L’origine de leur opposition date des premiers projets de taxation du carbone dans les années 2000, et depuis les républicains restent opposés aux propositions de Barack Obama pour réduire les émissions de gaz à effet de serre, afin de ne pas nuire à la compétitivité des entreprises américaines.

Cependant, ils restent nombreux à contester les conclusions de scientifiques qui lient le réchauffement à l’activité humaine.

« Quelle arrogance de dire que l’homme est capable de changer le climat », a redit celui qui a pris la tête du combat au Sénat, Jim Inhofe, président de la commission de l’Environnement.

« Le climat a toujours changé », a-t-il dit. « Relisez les conclusions archéologiques (…) La Bible en parle ».

Malgré la défaite, c’est dopé d’optimisme que le démocrate Brian Schatz est sorti de l’hémicycle.

« On voit émerger un groupe d’élus des deux partis qui pensent que le changement climatique est réel, causé par les humains et qu’il existe des solutions », a-t-il dit aux journalistes rassemblés pour l’événement.

« C’est un début », a dit sa collègue Barbara Boxer.

© AFP

- See more at: http://www.goodplanet.info/actualite/2015/01/22/le-senat-americain-reconnait-le-changement-climatique-mais-pas-la-responsabilite-de-lhomme/#sthash.dS8f5RMf.dpuf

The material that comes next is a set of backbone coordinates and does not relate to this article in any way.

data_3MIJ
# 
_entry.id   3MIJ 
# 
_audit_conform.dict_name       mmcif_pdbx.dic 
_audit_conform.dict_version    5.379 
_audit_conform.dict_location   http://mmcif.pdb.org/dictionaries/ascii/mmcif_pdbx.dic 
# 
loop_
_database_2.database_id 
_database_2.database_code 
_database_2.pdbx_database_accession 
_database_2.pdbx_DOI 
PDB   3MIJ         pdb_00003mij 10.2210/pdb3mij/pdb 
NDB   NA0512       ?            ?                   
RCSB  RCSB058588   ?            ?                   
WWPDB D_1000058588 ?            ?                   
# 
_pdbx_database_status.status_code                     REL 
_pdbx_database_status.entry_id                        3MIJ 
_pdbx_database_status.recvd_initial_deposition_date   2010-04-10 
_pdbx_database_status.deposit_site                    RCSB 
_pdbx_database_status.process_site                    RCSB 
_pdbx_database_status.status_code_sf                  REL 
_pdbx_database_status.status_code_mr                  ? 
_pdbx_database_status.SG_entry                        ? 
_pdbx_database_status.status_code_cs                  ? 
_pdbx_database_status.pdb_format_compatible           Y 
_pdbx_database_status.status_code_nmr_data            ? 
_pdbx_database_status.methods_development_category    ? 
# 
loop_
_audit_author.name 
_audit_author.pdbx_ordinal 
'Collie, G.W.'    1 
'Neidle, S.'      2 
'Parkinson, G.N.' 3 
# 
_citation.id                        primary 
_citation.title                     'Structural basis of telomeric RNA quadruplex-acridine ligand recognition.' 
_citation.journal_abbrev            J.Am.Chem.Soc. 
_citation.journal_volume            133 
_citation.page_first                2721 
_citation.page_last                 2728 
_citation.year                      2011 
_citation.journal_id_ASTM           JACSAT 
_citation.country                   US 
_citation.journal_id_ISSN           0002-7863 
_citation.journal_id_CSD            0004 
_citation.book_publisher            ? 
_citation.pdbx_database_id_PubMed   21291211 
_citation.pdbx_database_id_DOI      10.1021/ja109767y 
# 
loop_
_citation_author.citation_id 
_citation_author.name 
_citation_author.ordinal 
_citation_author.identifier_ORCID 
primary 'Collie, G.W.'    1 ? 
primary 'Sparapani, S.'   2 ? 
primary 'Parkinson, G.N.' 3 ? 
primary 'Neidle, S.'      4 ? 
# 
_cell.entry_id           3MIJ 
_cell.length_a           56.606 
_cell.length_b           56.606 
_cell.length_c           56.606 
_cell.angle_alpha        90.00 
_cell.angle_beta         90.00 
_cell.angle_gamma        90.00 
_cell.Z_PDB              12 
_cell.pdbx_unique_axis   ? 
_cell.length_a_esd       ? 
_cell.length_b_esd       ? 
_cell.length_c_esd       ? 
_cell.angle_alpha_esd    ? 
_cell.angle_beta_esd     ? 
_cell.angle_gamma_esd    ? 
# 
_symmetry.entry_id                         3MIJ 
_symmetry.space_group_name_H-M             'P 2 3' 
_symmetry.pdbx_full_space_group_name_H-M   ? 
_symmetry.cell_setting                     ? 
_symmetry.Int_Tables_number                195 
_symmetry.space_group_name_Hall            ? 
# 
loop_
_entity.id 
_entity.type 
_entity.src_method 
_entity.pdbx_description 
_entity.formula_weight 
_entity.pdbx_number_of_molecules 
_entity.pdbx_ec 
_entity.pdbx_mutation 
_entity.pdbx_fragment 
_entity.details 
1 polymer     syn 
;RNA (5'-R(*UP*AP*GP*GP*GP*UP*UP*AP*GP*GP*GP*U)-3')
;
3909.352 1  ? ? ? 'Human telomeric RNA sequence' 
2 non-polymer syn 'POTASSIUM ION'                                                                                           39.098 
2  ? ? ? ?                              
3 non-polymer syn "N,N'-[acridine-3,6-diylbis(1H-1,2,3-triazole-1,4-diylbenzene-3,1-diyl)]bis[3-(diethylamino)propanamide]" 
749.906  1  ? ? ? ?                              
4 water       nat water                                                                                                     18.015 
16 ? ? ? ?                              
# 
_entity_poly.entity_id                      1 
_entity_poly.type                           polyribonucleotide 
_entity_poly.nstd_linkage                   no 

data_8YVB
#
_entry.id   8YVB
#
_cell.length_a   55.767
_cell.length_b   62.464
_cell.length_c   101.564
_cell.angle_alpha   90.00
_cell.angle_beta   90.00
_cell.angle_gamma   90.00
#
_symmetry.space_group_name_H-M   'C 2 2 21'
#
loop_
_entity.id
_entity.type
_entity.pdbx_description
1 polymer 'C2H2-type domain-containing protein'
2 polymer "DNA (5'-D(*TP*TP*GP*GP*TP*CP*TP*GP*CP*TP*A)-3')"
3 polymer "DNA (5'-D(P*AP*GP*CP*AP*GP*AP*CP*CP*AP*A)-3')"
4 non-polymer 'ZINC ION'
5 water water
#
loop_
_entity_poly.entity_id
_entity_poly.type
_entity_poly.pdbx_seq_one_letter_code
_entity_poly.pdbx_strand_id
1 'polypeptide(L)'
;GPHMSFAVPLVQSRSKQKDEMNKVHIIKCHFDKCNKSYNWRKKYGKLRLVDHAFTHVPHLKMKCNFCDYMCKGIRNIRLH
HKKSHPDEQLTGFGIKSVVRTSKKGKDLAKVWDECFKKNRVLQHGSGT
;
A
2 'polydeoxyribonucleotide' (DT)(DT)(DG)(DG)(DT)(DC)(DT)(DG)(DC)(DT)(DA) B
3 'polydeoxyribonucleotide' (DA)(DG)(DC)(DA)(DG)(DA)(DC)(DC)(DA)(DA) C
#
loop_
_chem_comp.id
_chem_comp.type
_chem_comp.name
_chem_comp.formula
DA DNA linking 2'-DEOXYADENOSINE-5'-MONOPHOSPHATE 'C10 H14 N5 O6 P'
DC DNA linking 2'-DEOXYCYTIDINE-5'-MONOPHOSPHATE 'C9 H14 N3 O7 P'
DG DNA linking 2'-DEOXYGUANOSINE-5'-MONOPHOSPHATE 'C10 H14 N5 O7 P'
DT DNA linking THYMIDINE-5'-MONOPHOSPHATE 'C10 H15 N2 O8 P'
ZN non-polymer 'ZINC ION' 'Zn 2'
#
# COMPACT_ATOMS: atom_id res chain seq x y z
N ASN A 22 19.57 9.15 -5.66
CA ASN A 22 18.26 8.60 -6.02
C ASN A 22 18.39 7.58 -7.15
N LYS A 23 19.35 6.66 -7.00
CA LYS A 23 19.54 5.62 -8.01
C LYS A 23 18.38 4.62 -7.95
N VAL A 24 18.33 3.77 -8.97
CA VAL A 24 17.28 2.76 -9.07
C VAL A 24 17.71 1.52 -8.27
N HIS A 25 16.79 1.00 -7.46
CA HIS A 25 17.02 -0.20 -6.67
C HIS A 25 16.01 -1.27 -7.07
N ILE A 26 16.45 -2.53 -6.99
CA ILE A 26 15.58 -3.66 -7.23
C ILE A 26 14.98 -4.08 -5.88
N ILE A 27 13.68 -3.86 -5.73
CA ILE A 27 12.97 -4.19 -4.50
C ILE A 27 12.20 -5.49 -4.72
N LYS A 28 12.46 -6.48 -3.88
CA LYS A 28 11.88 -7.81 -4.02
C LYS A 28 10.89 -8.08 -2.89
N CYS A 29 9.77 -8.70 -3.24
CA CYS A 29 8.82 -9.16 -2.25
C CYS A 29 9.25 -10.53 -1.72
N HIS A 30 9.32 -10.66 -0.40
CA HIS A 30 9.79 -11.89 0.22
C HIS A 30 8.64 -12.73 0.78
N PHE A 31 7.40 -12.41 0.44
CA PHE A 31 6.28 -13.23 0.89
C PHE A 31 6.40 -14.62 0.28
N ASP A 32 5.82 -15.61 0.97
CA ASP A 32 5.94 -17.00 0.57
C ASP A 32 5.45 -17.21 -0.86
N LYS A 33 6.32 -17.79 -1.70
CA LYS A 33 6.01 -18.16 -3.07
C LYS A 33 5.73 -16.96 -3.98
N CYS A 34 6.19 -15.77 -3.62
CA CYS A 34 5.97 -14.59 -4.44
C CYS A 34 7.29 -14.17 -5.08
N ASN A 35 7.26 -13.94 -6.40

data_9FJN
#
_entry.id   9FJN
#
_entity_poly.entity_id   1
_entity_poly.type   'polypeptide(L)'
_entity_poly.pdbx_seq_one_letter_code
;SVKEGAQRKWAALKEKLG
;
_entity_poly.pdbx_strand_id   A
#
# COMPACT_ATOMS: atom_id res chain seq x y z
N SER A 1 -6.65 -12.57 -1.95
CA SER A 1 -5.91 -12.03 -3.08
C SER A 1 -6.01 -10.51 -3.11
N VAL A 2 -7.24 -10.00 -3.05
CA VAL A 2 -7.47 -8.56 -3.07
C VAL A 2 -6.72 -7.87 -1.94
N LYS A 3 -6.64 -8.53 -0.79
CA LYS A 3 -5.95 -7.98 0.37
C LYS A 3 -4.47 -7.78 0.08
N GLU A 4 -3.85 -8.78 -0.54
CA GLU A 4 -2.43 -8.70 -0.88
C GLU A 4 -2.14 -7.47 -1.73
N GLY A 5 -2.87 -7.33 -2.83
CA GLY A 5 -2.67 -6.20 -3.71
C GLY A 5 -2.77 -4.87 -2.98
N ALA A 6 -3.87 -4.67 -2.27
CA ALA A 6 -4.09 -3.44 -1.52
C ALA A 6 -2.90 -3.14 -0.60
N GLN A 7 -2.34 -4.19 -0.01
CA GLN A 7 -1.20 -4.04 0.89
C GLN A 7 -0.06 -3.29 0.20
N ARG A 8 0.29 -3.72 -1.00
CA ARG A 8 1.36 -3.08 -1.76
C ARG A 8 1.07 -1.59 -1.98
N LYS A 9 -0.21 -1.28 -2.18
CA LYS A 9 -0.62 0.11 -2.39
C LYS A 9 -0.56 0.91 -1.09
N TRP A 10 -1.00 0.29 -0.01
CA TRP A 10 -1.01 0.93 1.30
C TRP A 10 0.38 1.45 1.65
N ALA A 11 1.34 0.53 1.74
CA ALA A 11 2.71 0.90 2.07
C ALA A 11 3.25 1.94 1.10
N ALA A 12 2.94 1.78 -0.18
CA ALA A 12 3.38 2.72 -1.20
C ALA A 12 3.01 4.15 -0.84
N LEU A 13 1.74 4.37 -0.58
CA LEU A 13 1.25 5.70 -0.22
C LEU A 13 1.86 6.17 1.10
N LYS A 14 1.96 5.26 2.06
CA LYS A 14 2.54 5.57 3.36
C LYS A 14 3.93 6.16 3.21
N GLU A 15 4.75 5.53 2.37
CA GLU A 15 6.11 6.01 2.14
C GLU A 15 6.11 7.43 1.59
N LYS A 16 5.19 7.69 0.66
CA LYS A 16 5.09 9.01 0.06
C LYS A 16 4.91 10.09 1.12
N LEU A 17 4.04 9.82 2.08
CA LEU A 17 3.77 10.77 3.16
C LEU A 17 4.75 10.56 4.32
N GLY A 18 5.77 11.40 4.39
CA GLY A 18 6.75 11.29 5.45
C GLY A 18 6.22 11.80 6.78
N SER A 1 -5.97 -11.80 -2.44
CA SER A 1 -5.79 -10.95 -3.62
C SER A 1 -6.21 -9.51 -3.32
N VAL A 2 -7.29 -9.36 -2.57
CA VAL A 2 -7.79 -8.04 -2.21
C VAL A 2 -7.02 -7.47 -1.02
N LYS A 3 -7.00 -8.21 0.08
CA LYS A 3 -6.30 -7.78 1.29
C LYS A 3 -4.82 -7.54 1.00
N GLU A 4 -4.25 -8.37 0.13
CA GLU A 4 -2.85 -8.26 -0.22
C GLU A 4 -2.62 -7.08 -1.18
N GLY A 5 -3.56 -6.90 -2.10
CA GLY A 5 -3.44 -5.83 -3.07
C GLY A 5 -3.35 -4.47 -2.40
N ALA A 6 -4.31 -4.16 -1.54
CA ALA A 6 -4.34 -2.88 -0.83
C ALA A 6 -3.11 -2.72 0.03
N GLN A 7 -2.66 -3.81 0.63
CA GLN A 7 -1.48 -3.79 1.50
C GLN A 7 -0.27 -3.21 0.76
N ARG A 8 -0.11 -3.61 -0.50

US Senate refuses to accept humanity's role in global climate ...

www.theguardian.com/.../us-senate-man-climate-change-global-warming- hoax

41 minutes ago ... US Senate refuses to accept humanity's role in global climate changeagain. Senators accept global warming is not a hoax but fail to recognise ...
US Senate refuses to accept humanity's role in global climate change, again

Senators accept global warming is not a hoax but fail to recognise human activity is to blame, nearly 27 years after scientists laid out man’s role

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Republican and US senator James Inhofe: ‘Man can’t change climate’. Photograph: Susan Walsh/AP

 

 

 

 

It is nearly 27 years now since a Nasa scientist testified before the US Senate that the agency was 99% certain that rising global temperatures were caused by the burning of fossil fuels.

And the Senate still has not got it – based on the results of three symbolic climate change votes on Wednesday night.